A visionary reinvention of a 60s icon
Not a rock star. But a building. The icon of 60s modernism that is Centre Point. Known, but not necessarily loved, by every Londoner. Designed by the legendary architect Richard Seifert, it’s an unashamedly modernist building conceived during a booming era of office building.
It’s long been a physical and architectural landmark - sitting on a busy junction where the rich texture of Soho, Covent Garden and Fitzrovia meet. Revered and reviled in equal measure, after 50 years it would take a radical vision to unlock the true potential of Centre Point as a new destination that resonated with citizens and travellers alike.
Almacantar set forth with just such a vision. Not only to reinvent the tower as a mixed use residential development, but to do it around a completely new public space. A bold idea to reinvent the perception of place.
We were part of their team from the early stages of the project to help communicate the vision to a wide team of stakeholders.
A visionary team
Almacantar commissioned The Neighbourhood to collaborate with an elite team: Rick Mather Architects; Conran & Partners; Hat Trick Design; and Eley Kishimoto; to help them bring their vision to life in the minds of many - from city planners, to investors, and ultimately to domestic and international purchasers and residents. We worked with the team through a strategic brand first approach. Paying consideration to how we could tell the most compelling and appropriate story at each stage of the development process, taking people with us on a journey, inspiring them with the vision.
The most radical reinvention in Central London
Everything we do starts with immersion. Rapidly getting under the skin of a project, the people involved, the people it will benefit, the design intent, the desired outcomes, the story, the vibe. Every detail of the vision.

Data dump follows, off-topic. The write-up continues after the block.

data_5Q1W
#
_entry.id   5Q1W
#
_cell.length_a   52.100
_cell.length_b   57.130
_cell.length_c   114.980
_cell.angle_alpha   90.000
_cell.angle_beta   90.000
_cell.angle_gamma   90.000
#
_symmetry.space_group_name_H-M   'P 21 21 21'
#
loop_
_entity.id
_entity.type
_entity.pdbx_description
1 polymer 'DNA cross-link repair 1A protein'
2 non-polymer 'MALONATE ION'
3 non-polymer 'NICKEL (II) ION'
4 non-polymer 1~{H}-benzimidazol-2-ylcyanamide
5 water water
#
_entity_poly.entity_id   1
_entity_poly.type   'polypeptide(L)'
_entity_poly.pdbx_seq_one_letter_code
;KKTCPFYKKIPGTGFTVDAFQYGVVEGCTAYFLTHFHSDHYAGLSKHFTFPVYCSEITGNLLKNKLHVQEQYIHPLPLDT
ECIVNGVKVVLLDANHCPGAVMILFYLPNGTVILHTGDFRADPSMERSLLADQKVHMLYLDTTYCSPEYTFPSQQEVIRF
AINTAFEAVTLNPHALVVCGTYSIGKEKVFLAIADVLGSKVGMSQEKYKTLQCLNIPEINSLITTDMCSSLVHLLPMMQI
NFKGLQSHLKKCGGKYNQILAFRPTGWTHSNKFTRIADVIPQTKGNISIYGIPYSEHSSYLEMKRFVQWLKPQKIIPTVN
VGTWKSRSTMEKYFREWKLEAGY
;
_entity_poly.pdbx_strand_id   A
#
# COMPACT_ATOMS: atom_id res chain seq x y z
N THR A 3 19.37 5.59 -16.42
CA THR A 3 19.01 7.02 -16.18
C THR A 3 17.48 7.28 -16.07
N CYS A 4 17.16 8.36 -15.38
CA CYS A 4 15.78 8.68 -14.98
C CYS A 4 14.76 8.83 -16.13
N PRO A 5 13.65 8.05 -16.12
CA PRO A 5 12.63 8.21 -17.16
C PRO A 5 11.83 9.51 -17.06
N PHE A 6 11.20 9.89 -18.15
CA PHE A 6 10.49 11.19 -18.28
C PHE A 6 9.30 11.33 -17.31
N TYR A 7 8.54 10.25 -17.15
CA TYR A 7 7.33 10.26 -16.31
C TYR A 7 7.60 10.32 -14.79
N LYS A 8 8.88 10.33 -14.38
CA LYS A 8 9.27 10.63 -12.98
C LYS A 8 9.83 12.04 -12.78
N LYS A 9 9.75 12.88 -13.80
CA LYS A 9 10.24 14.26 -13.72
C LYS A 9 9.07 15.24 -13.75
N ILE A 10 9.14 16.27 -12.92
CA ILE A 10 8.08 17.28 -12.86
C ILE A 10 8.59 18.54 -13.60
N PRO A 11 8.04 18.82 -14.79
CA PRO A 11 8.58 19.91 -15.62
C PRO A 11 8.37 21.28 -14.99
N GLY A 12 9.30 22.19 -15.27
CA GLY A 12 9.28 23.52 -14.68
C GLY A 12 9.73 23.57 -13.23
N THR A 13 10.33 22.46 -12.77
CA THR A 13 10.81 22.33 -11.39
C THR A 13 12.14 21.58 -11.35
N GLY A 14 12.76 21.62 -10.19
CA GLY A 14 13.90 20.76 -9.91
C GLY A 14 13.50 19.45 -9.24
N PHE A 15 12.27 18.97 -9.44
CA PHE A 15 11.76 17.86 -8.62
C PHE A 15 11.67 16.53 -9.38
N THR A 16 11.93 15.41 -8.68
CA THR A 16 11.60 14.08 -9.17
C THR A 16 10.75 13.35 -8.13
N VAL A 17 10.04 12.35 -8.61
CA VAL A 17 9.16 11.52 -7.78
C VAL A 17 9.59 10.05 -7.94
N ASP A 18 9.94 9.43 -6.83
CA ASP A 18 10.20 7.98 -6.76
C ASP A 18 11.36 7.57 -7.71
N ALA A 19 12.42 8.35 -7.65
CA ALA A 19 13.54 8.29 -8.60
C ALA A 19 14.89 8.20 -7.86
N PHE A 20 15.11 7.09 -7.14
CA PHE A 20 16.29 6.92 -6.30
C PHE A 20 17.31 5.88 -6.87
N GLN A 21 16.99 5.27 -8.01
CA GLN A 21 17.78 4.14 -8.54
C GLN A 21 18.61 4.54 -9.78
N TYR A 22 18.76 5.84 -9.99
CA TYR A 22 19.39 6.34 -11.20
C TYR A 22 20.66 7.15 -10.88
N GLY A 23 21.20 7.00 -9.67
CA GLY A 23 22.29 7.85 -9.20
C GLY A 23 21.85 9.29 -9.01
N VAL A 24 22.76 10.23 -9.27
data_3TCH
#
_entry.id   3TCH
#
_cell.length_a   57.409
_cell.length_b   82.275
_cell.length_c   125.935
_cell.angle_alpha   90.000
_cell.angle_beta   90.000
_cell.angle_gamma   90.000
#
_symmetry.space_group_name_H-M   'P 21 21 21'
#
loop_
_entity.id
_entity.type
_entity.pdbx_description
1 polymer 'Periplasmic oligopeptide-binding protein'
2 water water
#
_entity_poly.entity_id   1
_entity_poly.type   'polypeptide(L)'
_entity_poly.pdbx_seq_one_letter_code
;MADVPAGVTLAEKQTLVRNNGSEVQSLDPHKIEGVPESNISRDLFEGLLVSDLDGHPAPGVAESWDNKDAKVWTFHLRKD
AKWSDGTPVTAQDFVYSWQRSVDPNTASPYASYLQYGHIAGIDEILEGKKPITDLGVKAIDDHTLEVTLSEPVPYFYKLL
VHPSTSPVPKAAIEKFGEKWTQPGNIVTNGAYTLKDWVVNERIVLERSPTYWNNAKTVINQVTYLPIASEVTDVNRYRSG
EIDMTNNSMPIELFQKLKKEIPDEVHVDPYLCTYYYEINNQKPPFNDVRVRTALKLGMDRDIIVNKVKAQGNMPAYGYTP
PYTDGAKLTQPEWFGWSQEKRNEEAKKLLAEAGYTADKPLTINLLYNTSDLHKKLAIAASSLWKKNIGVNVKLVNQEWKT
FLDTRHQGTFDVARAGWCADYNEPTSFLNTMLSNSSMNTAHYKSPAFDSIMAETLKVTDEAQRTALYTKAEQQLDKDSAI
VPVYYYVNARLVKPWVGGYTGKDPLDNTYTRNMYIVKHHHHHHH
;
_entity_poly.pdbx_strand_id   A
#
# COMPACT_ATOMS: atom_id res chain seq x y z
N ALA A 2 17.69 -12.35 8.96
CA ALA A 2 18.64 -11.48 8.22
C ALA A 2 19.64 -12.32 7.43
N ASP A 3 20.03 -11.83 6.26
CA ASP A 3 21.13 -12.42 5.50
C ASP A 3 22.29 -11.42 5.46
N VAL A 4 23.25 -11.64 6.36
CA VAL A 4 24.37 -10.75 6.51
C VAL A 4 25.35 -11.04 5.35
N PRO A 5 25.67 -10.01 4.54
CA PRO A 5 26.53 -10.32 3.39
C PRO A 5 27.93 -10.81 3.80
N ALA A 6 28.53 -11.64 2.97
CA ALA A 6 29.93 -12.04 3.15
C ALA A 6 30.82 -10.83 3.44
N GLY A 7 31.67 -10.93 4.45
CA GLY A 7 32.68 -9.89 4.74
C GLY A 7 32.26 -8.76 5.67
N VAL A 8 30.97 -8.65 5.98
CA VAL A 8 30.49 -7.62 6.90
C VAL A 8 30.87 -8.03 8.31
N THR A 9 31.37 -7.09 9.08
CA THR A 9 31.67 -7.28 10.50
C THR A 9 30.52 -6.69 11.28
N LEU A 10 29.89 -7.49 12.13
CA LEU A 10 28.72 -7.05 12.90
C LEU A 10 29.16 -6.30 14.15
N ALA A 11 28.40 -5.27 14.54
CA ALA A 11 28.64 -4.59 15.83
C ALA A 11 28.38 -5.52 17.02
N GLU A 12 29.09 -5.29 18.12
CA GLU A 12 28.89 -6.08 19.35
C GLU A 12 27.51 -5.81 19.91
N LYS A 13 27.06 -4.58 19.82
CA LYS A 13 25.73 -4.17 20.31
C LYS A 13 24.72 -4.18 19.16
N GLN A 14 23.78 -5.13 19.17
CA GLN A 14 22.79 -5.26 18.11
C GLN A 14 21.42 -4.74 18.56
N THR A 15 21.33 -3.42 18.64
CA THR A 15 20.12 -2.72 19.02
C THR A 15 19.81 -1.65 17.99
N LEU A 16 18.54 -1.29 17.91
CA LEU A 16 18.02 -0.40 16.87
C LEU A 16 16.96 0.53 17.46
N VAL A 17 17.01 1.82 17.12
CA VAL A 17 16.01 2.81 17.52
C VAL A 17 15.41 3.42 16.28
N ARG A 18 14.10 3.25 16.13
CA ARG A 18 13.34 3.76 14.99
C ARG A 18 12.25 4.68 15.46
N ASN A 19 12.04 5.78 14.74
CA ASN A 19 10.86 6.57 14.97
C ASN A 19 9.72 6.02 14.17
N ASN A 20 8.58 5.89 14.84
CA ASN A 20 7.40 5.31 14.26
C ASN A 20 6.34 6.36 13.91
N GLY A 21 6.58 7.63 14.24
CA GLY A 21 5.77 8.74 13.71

Redevelopment plans often claim they’ll “transform” an area, but with Centre Point it was clear that the word was more than justified. People, new boutique leisure businesses and public space will activate the public levels in a major new public piazza. Incredible views from generous apartments would be on offer from an office building reinvented as a residential building. This vision needed to land and to resonate.
In the tower, each of the 82 apartments was to be positioned at a premium, so we also had a clear point of view on the type of people that this building was going to be talking to. Offering apartments, beautifully designed with a meticulously crafted finish, an exclusive members club, a spa, and other high-end amenities. This polarising, 1960’s “marmite” building was being carefully positioned to appeal to a very particular clientele, but also needed to be embraced by the community.
A cinematic teaser
With planning permission granted, and a long development story, unfolding over months and years, we needed to consider the phasing of the marketing story. We started with a cinematic trailer, selling pure aspiration, setting the tone for what life could be like at Centre Point. This supported early testing and generation of market interest, tantalising in detail - and definitely not a traditional development film. With models in clothes designed by Eley Kishimoto’s patterns inspired by Centre Point, we carried the viewer through a carefully curated selection of the local neighbourhoods - from public parks, to independent bookshops, museums to boutique hotels. We evoked the spirit of a calm oasis in the heart of one of the most vibrant districts in the world, enhanced with a bespoke soundtrack by BAFTA award winning composer Daniel Pemberton.
We developed and crafted every detail of the production: from the initial concept, treatment and storyboards, through to every detail of the shoot, the edit, music and CGI production.
Once visitors had experienced the lifestyle of Centre Point through the film, we enabled potential buyers to explore a stylised, vertical-scrolling representation of the Centre Point building online. Developed end-to-end by our in-house team, the launch website opened with the emotional positioning of the Centre Point brand using the film, and early carefully selected images.